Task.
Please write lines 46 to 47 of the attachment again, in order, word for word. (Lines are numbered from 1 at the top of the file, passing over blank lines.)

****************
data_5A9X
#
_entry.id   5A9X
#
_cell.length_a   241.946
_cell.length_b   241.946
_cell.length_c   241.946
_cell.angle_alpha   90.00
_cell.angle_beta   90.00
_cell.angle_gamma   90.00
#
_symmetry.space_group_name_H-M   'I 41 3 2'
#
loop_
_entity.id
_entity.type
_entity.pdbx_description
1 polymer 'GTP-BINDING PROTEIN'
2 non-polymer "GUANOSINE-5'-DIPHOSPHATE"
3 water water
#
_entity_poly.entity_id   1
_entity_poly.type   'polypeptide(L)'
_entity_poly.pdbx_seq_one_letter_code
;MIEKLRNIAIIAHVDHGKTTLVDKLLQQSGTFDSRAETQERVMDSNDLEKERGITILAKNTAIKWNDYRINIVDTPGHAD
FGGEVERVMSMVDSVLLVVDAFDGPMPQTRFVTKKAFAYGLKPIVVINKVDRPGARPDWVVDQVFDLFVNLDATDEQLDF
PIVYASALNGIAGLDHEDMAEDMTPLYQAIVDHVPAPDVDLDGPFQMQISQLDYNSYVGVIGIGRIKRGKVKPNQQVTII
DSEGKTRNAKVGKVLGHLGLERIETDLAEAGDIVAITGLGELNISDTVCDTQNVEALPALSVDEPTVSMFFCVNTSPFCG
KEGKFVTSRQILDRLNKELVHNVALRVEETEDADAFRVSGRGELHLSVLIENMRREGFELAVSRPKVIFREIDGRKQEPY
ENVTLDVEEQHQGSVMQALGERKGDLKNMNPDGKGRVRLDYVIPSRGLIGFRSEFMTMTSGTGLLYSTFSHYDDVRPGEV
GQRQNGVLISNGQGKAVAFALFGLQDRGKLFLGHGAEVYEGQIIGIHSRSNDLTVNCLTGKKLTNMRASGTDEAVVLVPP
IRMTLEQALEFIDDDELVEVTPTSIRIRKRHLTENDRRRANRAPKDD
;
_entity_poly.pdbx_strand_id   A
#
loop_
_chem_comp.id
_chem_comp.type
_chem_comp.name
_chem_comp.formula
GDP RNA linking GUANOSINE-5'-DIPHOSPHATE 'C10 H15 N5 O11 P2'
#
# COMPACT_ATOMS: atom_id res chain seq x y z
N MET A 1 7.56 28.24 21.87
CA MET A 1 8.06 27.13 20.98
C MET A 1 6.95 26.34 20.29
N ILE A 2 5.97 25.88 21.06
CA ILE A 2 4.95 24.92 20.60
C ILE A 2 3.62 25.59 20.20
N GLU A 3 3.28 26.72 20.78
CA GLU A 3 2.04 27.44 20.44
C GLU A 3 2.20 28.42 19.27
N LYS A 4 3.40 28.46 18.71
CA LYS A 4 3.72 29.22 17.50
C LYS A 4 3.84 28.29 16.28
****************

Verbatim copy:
C MET A 1 6.95 26.34 20.29
N ILE A 2 5.97 25.88 21.06